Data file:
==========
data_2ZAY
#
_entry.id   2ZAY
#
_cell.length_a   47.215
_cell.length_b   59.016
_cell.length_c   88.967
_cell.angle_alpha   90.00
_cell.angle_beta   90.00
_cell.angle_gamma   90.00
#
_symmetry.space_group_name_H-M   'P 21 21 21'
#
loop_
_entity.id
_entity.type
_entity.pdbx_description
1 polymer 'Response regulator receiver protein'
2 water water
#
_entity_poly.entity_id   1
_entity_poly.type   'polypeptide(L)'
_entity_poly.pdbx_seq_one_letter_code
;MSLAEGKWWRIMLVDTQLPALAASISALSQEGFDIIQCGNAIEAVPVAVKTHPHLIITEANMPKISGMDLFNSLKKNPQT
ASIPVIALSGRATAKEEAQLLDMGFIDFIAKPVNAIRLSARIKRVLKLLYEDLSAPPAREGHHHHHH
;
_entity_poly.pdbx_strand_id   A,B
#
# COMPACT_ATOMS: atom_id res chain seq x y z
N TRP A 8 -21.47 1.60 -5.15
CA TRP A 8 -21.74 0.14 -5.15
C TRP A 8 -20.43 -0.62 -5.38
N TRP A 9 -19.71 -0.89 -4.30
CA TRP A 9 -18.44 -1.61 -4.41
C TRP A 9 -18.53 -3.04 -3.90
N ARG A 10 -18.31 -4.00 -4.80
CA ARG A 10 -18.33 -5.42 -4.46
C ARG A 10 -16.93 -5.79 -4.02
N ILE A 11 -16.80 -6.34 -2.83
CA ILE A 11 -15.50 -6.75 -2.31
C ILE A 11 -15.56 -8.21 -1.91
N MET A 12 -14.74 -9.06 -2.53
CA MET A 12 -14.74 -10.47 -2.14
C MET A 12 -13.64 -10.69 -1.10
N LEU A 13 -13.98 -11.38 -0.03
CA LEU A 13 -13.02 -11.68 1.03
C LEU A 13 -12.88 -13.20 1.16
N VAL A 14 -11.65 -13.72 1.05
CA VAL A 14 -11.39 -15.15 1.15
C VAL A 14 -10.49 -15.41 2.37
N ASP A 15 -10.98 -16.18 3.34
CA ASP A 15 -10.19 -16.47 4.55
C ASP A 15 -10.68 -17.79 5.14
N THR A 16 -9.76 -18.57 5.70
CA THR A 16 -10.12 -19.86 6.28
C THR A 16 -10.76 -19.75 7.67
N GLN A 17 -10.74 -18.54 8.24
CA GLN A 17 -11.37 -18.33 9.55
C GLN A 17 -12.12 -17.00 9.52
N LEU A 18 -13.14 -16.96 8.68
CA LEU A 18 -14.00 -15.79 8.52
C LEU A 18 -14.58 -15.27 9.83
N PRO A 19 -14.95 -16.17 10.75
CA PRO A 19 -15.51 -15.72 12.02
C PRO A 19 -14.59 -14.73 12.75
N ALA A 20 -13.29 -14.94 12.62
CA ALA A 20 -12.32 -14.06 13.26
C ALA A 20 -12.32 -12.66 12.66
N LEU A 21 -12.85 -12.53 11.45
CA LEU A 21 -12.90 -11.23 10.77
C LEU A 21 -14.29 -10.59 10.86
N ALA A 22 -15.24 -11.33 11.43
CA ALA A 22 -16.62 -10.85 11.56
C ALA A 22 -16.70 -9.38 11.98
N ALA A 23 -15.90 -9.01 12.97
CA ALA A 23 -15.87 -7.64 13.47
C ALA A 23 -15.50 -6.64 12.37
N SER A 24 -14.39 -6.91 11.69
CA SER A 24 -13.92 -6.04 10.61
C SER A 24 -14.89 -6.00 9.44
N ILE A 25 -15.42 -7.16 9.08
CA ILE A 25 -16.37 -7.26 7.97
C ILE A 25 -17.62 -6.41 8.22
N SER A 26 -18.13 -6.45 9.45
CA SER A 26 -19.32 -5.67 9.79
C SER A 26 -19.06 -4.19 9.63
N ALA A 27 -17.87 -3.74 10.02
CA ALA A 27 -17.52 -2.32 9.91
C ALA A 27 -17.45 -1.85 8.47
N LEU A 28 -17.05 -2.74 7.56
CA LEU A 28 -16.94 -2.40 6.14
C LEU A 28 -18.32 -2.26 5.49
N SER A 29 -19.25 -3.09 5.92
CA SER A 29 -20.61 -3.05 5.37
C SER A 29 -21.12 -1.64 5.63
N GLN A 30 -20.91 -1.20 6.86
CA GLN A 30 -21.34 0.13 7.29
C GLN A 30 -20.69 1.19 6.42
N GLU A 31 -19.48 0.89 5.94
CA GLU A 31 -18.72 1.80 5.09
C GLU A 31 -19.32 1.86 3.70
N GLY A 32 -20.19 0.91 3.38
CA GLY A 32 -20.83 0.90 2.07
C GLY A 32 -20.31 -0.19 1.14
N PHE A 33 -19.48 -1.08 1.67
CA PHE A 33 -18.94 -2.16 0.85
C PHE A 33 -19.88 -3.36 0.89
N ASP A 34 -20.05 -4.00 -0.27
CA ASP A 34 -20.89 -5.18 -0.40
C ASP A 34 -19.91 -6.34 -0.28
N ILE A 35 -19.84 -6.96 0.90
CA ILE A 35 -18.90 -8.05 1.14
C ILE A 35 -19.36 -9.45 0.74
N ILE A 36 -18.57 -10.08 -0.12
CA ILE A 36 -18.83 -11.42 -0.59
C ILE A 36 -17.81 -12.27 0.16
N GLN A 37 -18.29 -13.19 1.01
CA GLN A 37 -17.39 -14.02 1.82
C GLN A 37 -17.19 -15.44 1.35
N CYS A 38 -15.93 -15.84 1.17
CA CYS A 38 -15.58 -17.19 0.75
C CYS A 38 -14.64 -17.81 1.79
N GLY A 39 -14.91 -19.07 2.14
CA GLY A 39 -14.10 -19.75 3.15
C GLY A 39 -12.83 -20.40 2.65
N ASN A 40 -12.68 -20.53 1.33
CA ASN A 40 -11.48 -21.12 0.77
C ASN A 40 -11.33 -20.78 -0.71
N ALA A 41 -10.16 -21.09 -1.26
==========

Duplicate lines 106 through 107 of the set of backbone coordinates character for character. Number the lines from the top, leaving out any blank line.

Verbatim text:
CA PHE A 33 -18.94 -2.16 0.85
C PHE A 33 -19.88 -3.36 0.89